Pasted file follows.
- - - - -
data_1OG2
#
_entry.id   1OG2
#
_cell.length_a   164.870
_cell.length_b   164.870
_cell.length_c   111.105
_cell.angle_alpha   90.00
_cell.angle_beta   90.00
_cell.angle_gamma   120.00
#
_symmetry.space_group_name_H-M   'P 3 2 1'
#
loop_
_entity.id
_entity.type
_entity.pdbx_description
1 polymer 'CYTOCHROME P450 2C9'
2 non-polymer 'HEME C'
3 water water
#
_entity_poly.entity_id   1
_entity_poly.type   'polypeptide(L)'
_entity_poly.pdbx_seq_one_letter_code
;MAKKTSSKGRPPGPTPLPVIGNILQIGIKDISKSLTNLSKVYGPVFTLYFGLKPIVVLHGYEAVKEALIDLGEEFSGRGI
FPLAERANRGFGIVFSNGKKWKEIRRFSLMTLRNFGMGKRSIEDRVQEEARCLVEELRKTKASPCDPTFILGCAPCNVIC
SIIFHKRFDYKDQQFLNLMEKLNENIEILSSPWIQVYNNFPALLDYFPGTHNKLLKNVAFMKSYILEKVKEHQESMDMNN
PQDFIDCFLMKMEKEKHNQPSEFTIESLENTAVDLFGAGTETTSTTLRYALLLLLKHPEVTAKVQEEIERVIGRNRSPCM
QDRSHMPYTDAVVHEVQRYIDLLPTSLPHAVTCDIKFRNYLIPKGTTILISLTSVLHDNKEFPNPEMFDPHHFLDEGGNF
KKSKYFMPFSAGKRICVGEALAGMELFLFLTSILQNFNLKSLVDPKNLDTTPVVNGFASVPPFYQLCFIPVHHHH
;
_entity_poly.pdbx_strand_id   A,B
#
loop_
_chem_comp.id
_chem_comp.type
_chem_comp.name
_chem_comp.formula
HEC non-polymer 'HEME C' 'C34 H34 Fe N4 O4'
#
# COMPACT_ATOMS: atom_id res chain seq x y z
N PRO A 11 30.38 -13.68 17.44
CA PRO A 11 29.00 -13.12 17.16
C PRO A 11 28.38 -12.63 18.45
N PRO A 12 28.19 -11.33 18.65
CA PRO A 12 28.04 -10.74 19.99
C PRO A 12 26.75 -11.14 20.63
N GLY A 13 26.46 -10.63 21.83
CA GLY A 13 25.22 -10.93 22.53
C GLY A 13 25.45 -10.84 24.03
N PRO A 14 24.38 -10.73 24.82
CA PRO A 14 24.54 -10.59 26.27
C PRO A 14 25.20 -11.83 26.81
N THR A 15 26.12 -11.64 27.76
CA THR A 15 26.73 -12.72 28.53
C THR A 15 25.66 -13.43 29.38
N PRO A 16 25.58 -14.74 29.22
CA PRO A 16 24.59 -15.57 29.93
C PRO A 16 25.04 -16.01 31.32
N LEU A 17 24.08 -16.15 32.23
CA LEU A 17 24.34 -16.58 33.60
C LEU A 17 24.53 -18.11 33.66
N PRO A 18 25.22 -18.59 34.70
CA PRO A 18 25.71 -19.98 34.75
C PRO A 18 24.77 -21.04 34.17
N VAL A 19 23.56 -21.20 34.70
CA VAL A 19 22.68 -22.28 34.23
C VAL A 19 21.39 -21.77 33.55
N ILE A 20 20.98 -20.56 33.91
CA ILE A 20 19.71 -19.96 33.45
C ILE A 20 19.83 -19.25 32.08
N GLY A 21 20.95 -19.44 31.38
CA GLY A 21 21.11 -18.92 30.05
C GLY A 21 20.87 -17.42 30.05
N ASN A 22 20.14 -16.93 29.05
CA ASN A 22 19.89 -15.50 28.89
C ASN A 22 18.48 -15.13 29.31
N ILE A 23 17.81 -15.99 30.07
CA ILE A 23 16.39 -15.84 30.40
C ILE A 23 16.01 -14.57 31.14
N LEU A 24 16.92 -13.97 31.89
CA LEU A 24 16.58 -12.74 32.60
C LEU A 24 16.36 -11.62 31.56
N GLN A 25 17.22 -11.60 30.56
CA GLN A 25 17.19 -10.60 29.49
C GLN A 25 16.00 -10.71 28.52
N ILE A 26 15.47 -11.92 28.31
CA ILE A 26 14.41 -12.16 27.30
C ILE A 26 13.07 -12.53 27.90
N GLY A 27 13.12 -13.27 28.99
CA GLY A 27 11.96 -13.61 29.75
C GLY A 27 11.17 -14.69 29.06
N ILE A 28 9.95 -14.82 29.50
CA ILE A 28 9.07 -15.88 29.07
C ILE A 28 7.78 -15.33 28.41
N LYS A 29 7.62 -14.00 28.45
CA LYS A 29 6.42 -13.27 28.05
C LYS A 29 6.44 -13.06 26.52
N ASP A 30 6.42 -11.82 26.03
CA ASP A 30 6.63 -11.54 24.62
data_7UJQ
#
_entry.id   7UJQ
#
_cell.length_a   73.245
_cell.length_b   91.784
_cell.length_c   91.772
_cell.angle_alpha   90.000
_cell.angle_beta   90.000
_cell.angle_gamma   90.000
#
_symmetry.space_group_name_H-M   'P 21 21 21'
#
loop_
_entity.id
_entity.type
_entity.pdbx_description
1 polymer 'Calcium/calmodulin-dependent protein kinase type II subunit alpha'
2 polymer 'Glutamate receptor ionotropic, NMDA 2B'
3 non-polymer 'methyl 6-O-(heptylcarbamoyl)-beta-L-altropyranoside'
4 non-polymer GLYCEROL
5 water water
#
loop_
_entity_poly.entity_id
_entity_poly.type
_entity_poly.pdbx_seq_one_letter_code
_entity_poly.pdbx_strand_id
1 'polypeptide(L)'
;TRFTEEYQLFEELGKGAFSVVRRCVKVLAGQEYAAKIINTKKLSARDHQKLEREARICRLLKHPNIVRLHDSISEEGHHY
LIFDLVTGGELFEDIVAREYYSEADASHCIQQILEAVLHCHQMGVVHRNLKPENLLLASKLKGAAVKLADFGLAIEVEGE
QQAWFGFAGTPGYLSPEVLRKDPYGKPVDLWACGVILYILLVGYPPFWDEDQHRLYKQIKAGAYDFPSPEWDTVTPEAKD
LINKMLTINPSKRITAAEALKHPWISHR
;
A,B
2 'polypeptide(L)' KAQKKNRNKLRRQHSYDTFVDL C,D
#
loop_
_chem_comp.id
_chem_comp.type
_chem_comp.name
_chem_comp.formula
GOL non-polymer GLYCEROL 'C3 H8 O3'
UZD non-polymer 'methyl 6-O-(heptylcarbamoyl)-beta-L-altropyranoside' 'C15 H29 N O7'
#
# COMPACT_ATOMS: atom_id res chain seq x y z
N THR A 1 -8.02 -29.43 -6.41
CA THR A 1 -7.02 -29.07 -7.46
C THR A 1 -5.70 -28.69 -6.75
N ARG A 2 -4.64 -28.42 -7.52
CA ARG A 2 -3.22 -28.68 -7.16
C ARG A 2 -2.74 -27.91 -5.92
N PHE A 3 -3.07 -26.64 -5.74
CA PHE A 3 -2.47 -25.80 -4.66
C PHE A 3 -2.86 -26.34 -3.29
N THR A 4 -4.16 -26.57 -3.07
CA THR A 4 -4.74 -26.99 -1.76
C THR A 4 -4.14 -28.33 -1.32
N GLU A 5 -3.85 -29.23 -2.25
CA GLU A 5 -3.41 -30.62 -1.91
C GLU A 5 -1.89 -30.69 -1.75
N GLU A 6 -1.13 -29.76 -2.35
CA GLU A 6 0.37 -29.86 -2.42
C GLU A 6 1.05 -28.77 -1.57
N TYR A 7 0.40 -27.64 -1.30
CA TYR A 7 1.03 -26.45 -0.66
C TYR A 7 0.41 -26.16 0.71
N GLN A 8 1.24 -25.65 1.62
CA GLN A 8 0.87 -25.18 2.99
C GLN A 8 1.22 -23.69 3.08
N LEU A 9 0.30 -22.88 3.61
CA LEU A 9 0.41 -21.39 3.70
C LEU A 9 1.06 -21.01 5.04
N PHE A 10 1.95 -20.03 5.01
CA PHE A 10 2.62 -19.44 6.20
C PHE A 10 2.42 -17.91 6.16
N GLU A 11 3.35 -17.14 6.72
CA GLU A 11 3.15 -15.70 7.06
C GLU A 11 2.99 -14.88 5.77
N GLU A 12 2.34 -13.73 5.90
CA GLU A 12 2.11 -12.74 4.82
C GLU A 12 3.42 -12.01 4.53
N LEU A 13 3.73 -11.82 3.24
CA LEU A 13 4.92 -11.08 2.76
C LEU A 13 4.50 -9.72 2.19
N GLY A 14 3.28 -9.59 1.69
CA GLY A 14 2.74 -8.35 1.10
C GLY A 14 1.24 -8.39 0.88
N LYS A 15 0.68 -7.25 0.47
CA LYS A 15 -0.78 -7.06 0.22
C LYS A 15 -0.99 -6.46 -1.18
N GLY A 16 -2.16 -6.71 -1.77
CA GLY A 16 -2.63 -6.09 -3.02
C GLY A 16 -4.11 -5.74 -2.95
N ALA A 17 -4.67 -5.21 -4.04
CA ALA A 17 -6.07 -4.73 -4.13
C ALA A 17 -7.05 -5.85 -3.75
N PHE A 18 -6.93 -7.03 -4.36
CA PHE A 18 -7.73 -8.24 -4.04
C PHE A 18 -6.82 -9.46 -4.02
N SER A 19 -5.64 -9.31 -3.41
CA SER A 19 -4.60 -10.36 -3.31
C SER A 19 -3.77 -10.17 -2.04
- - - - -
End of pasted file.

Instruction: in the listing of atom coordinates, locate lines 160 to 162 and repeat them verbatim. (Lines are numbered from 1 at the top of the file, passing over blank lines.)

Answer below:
CA GLU A 5 -3.41 -30.62 -1.91
C GLU A 5 -1.89 -30.69 -1.75
N GLU A 6 -1.13 -29.76 -2.35